Skip to main content
If you click on a link and make a purchase we may receive a small commission. Read our editorial policy.

Thomas Woodruff: The artist and his publisher respond to calls to axe his Eisner noms following emotional abuse allegations

As emotional abuse allegations continue to appear, the publisher and creator of Francis Rothbart attempt to head off criticism

Francis Rothbart
Image credit: Fantagraphics
Editor's note: An earlier version of this piece incorrectly identified former SVA admissions counseler Jennifer Lloyd.

Days after multiple posts on social media accusing him of professional and personal misconduct prompted by his nominations for this year’s Will Eisner Comic Book Industry Awards, illustrator and former educator Thomas Woodruff has released a statement, seeking to address the subject.

Woodruff, whose 2022 graphic novel Francis Rothbart! The Tale of a Fastidious Feral earned him four nominations — for 'Best Graphic Album - New,' 'Best Painter/Multimedia Artist,' 'Best Lettering,' and 'Best Publication Design’ — came to the comic book publishing industry after nearly four decades as an educator at the prestigious School of Visual Arts in New York City, 20 of which were spent as the chair of the Illustration and Cartooning Department, a position he retired from in 2021.

Former students of Thomas Woodruff step forward to talk of abusive behavior

Francis Rothbart
Image credit: Fantagraphics

In the wake of the 2023 Eisner nominations being released, multiple former SVA students - including an Eisner-winning artist as well as a current DC Comics' editor - came forward on Twitter to share stories of alleged mistreatment and emotional abuse by Woodruff.

“I remember minding my business in the illo lab when he came in with a painting of Trump he made with his own shit, unwrapped it, used the student scanners to scan it. He then left without cleaning the scanners and made one of the student workers in the lab clean them down,” wrote Patrick Edell, while comic artist Kaylee Rowena shared, “I came to Woodruff my freshman year [with] concerns about whether I'd be able to afford continuing to go to SVA, and he was the first of many to tell me if I didn't have $ i shouldn't have bothered being there at all.”

“My sophomore year he told me I should just go ahead and drop out bc I’d never make it as an artist. Over a decade later, his words still contribute to my own ongoing severe impostor syndrome,” admitted Eisner award-winning artist Jen Bartel.

“We were children and he was supposed to nurture and empower us. Instead we were tools for him to inflate his own mangled sense of ego with. I’ll never forget the things he did to me, my classmates, and my teachers,” added DC editor Arianna Turturro.

Former SVA admissions counselor Jennifer 'Steen' Lloyd (who worked with the institution while Woodruff was a department chair) alleges that Woodruff advocated in meetings that certain nationalities be limited in terms of admissions to the programs.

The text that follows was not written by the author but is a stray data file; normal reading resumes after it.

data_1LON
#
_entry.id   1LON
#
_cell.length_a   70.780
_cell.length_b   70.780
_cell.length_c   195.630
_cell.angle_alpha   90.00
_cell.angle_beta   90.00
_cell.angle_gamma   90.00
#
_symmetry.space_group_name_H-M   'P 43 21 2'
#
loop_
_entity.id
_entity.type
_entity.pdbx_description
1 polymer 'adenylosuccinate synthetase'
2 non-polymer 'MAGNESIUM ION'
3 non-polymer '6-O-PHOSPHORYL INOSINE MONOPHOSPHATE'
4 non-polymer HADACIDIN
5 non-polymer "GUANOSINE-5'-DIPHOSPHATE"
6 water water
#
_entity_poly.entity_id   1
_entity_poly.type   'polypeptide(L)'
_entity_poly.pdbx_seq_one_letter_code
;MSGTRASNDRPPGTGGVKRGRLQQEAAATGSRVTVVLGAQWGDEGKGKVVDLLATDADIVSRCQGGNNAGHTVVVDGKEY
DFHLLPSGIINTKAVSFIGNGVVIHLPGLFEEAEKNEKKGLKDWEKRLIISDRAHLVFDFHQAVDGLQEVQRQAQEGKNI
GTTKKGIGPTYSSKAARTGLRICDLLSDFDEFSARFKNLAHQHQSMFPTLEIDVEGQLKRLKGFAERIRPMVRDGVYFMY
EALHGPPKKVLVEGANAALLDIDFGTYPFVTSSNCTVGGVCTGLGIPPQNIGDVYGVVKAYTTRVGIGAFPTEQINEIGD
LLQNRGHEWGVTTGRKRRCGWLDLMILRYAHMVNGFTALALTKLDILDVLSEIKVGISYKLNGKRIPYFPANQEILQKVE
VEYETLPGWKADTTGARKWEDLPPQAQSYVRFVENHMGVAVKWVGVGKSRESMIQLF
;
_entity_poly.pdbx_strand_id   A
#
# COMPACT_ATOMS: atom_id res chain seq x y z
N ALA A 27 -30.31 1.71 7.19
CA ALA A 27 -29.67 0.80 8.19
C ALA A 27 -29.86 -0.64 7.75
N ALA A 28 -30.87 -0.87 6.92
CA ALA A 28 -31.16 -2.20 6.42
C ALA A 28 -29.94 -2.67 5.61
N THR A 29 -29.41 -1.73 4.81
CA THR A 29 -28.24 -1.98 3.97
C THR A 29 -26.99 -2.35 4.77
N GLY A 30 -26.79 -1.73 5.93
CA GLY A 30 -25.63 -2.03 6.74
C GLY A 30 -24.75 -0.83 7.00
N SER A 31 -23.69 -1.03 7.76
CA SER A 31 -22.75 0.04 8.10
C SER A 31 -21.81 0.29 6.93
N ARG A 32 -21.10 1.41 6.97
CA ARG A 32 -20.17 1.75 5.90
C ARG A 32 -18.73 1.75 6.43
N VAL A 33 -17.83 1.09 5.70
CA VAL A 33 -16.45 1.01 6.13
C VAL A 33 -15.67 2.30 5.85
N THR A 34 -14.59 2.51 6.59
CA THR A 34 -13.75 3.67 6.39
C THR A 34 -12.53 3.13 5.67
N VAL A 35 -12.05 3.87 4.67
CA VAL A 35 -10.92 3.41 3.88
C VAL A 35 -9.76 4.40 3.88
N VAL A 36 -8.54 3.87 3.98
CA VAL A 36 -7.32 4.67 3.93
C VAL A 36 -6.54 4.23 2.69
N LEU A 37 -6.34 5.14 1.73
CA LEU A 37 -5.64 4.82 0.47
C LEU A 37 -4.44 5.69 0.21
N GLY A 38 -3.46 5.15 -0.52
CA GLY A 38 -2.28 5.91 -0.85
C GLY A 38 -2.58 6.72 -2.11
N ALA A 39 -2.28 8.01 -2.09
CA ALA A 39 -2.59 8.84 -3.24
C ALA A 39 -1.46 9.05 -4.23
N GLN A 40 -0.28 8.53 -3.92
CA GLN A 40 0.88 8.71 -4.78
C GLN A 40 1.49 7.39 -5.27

Current SVA student Kaitlyn Quach relates a story she was told (without naming the source) of Wooodruff preventing honors program students from receiving emails about "mandatory comics dept. meetings" because of his personal negative feelings about the honors students in the comics program.

As criticism of Woodruff grew, some on social media suggested that his nominations be reconsidered in light of his past actions. One of this year's Eisner Awards judges, A. David Lewis, has responded publicly about the petition, tweeting that it’s “a slippery slope, rescinding nominations based on opinions of character.”

A request to strip Woodruff of his Eisner Awards nominations gains traction

As stories of Woodruff's behavior continued to emerge on social media, a petition was launched asking for all four of Woodruff’s Eisner nominations be rescinded. The petition itself explains, “The Eisner Awards are some of the most high-profile honors that a comic can receive. Awarding Thomas Woodruff’s current work with these accolades would send the message that historical abuses of power and open distaste of the very medium itself should be celebrated. In the world of comics, support and care for those who are learning and growing needs to be recognized and rewarded — not duplicitous work enabled by an exploitation of power. We, as a community, can — and will — do better than that.”

According to the organizers of the petition, 647 people have signed the petition as of this writing. Amongst them are a number of prominent creators, critics, and editors throughout the industry, including the best-selling YA cartoonists Raina Telegmeier and Maia Kobabe, comics writers Vita Ayala and Danny Lore, King Features Syndicate's editorial director of comics Tea Fougner, Z2 Comics' senior editor Camilla Zhang, comics artist/writer Erica Henderson, and comics journalist/editor Claire Napier (co-founder of the Eisner-award winning Women Write About Comics). In addition, 'The SVA Illustration Majors in Support of Cartooning Majors' is also listed as being a part of the petition - although the names of the individuals aren't stated.